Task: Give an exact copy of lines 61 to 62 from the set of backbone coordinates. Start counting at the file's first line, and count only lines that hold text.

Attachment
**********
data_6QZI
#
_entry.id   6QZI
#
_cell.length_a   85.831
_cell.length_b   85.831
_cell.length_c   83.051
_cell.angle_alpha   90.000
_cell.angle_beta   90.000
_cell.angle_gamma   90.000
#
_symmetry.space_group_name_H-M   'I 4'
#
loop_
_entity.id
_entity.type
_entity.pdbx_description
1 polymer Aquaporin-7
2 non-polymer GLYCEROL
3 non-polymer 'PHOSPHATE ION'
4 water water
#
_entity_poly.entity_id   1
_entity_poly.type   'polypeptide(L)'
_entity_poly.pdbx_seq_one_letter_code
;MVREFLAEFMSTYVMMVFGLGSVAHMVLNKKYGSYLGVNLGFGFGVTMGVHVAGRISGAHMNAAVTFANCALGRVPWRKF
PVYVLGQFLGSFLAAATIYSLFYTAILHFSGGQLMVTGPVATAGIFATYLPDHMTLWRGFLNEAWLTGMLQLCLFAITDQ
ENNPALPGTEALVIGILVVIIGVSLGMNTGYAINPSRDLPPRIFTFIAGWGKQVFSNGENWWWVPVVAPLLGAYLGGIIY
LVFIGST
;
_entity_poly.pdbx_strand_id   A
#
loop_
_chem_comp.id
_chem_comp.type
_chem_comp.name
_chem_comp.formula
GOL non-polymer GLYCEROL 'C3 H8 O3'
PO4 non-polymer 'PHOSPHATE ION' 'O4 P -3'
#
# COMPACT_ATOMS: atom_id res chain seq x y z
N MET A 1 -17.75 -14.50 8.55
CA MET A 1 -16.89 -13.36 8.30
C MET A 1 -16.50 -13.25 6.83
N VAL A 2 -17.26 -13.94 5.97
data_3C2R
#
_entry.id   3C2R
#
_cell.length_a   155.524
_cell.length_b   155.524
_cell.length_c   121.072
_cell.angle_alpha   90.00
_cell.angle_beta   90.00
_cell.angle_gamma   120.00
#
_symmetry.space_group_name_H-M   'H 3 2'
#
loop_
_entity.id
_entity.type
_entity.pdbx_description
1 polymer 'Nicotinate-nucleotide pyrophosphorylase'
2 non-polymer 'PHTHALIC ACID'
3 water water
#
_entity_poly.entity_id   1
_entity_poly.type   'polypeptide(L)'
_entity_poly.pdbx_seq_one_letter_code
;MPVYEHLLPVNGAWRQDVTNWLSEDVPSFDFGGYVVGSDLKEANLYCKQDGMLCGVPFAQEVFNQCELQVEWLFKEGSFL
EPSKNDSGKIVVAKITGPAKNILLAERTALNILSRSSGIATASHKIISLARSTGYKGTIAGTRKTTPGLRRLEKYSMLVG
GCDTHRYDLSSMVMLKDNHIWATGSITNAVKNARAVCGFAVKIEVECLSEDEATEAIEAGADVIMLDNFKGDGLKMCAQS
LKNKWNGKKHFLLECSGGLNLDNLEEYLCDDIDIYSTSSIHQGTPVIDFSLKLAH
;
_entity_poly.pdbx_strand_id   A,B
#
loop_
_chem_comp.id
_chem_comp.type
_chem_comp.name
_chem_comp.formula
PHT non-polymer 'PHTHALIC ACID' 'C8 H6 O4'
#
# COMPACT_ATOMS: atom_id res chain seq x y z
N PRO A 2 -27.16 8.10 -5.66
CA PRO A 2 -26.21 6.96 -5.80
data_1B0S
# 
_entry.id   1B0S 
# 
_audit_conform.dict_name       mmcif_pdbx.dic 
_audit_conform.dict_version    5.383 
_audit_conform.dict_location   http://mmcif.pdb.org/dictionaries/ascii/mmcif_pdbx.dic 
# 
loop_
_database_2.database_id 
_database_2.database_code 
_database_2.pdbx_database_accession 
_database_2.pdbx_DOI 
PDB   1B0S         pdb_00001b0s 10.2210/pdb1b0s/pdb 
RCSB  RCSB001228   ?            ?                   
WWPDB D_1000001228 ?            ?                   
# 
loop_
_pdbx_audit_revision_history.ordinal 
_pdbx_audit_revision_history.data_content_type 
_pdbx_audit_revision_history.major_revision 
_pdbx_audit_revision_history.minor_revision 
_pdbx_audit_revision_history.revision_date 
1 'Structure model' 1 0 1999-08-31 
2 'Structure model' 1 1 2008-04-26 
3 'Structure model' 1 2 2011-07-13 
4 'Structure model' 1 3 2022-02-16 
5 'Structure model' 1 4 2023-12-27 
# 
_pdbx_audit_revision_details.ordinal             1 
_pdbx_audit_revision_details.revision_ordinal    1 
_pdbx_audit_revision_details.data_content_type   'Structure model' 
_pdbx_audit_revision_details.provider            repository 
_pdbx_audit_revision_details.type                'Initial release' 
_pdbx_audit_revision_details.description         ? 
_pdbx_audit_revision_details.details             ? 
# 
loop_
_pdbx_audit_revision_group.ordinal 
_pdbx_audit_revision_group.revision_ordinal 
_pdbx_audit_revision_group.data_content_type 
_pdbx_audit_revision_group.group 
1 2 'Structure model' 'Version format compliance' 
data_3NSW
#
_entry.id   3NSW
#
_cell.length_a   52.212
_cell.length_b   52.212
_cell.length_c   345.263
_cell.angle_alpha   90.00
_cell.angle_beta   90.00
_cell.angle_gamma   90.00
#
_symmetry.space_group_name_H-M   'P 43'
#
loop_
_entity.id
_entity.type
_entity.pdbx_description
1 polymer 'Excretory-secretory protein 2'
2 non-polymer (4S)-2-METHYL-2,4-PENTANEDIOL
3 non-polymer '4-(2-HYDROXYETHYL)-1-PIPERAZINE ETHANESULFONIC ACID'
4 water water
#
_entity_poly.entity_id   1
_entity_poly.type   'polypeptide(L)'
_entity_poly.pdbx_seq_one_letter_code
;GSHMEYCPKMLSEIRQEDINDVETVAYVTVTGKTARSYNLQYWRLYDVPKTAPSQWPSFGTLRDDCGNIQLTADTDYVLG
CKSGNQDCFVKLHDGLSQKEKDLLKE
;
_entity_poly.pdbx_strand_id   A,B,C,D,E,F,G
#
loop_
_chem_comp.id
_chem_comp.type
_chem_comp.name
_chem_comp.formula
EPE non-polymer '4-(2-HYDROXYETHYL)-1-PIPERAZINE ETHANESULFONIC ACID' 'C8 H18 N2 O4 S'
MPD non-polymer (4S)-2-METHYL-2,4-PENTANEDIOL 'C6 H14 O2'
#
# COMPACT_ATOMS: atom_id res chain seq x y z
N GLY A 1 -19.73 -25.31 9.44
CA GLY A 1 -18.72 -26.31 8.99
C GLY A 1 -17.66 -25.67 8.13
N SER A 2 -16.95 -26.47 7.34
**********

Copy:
_entity.type
_entity.pdbx_description